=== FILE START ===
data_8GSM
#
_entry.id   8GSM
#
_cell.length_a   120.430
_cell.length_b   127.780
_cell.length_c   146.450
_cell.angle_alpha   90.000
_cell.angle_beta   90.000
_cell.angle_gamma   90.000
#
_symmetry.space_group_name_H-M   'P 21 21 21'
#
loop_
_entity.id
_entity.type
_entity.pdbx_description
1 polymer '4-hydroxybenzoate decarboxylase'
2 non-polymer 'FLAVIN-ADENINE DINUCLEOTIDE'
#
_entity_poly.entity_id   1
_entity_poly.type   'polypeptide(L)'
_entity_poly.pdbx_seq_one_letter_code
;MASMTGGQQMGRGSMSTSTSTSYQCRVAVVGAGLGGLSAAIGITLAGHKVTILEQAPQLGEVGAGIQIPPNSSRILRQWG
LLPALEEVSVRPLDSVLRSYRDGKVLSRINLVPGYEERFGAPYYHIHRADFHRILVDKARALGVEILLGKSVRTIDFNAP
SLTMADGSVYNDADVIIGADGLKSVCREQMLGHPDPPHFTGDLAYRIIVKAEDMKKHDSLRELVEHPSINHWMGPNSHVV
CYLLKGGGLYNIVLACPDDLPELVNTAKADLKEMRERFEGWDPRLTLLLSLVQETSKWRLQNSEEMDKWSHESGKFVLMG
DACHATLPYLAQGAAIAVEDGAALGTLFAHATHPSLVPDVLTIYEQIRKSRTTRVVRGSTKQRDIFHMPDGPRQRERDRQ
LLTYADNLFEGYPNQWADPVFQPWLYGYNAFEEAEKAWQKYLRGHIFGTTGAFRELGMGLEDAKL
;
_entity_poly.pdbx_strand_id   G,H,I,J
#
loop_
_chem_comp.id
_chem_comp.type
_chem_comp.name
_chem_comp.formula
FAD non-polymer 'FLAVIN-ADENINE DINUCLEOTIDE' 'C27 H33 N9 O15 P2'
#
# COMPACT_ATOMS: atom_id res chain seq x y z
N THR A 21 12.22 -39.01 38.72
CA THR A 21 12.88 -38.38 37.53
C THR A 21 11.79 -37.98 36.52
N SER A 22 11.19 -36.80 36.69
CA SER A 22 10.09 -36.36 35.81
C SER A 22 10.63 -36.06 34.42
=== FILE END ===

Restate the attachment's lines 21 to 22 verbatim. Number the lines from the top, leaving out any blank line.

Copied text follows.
_entity_poly.entity_id   1
_entity_poly.type   'polypeptide(L)'